Also, consider offering the option for contactless payment at the checkout, whether that’s offering digital options like ApplePay or creating a way for customers to exchange cash or credit cards without physically interacting with the cashier.

4. Think About the Customer Experience

Customers are at varying levels of comfort when it comes to returning to stores and other public spaces. Encouraging shoppers to return is a new challenge many retailers are now facing. 

One way to bring them back is by turning to your existing customer loyalty programs. Try offering your loyal customer a bonus free item, discount, or other perks that entice them to visit your store. Then, work with your retail technology provider to expand these offerings as well as improve your ad targeting, messaging and placement. Don’t forget to communicate with shoppers about how you’re responding to the pandemic, too. 

5. Train Staff & Provide PPE

Nothing will be exactly the same when you re-open. Whether you’re implementing more intense cleaning procedures or new checkout processes, your staff will need training to be up-to-date on these changes. Make sure you take the proper time to instruct them on your new way of doing things. Also, if your state requires your employees to wear personal protective equipment (PPE) while at work, provide them with that equipment. Even if they don’t have to wear it, many employees may feel more comfortable returning to work if they have access to it. Have PPE available for those who want it. 

As retailers begin to reopen and provide services to their customers again, the shopping experience is looking a little different. But by taking these five steps, you can ensure your reopening is safe and successful for your employees and your customers.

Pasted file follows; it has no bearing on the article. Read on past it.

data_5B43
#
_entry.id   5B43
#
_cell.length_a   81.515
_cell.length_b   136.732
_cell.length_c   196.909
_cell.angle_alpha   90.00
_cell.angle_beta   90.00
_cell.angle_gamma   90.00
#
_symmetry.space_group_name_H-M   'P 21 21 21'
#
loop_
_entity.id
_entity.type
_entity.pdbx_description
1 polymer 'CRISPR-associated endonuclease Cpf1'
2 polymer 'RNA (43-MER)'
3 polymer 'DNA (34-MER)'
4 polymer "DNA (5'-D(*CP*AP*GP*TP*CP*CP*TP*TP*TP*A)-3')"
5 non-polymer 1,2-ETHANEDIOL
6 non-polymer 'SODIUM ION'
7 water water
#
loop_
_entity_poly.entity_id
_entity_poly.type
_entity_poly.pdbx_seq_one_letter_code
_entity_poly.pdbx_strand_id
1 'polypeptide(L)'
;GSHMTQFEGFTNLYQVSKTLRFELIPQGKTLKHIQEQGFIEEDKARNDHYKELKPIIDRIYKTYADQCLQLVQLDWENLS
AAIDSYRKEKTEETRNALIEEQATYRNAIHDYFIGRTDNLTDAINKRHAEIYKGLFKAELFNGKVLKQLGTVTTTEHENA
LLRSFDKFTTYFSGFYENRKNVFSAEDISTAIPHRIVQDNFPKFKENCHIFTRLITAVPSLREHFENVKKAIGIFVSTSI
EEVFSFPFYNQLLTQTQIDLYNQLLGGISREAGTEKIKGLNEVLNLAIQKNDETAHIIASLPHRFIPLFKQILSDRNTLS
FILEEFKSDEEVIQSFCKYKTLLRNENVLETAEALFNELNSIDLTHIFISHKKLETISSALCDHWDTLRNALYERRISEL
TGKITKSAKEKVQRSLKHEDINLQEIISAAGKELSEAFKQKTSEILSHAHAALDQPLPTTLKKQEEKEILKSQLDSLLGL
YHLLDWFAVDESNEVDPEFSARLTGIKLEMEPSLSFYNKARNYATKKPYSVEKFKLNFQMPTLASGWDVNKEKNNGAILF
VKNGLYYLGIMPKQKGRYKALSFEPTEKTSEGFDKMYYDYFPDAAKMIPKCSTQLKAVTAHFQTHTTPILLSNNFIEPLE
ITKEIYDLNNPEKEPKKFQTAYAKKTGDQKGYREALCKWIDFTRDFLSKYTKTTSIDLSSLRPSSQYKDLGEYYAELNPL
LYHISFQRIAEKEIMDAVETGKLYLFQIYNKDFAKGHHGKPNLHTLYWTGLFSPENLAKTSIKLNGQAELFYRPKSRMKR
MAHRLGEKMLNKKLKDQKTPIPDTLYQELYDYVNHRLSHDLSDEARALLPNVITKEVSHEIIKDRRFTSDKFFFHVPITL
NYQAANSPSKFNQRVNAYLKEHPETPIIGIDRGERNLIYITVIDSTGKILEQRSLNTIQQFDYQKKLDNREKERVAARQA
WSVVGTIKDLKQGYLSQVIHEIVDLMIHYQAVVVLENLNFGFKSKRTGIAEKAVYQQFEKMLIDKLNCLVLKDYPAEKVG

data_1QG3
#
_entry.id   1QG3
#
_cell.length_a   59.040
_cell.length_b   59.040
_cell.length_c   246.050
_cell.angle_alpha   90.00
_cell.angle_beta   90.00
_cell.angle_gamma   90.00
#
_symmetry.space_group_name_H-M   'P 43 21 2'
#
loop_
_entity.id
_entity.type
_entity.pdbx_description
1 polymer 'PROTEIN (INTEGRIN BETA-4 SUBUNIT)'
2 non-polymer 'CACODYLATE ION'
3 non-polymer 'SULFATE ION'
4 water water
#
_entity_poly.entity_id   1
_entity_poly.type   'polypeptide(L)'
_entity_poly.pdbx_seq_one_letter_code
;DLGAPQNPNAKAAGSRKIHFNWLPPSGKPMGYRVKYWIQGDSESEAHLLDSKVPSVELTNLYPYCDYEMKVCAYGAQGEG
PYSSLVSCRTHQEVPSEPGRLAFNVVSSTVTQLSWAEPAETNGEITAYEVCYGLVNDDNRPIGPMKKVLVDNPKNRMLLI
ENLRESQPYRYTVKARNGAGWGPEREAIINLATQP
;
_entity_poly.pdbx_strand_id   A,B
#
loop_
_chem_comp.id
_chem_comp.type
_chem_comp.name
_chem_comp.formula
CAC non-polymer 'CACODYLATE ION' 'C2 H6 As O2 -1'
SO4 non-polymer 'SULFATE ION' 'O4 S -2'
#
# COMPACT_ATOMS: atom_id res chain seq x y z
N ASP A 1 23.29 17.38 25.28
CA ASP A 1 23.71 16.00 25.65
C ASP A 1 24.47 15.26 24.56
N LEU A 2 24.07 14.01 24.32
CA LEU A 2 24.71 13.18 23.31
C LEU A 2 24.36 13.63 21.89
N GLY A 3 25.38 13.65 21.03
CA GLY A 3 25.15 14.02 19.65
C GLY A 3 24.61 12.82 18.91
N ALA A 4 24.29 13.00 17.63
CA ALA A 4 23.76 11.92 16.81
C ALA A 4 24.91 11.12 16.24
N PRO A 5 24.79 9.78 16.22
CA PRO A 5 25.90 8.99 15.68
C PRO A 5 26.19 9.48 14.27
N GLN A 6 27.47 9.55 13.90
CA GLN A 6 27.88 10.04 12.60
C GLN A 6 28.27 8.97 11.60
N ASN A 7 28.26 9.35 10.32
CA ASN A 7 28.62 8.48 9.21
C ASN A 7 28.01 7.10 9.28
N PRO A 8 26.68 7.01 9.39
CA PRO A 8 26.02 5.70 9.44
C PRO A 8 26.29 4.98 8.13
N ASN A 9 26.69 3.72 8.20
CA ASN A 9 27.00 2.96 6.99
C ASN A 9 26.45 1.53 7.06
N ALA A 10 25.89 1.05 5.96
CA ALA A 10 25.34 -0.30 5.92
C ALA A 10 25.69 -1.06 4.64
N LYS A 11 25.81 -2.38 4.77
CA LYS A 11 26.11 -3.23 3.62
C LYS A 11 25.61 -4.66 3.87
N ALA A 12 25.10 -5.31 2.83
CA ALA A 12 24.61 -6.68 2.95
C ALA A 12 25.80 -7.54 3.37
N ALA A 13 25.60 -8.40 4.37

If you need qualified field technicians or project managers to support your retail technology projects now that your store has reopened, contact Kinettix. Our highly-trained team can coordinate projects of any scope, from replacing a router at a single store location to rolling out portfolio-wide upgrades and equipment decommissions or multi-store installations. Schedule a consultation to learn more. 

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P.S. If the strain of the pandemic has had a negative impact on your mental health, be sure to check out his helpful guide. It gives practical tips for improving your mental state during these stressful times. 

 

Chad Mattix

Written by: Chad Mattix

A global IT executive experienced in establishing strategic partnerships for large U.S.-based organizations, Chad Mattix specializes in managed services, contract pricing and negotiation, and the startup and growth of technology services companies. Chad has spent the last 15 years helping large U.S. retailers and U.S.-based IT service providers expand their capabilities across the globe to follow their clients’ expansions. He has developed and completed full entity formations in Brazil and China and has worked with sales pursuit teams in messaging and client-facing presentations. He has also established global alliance and partnership models for multiple global IT organizations. Chad travels around the world to develop and maintain long-term relationships with employees, clients, vendors and partners, which are critical for success.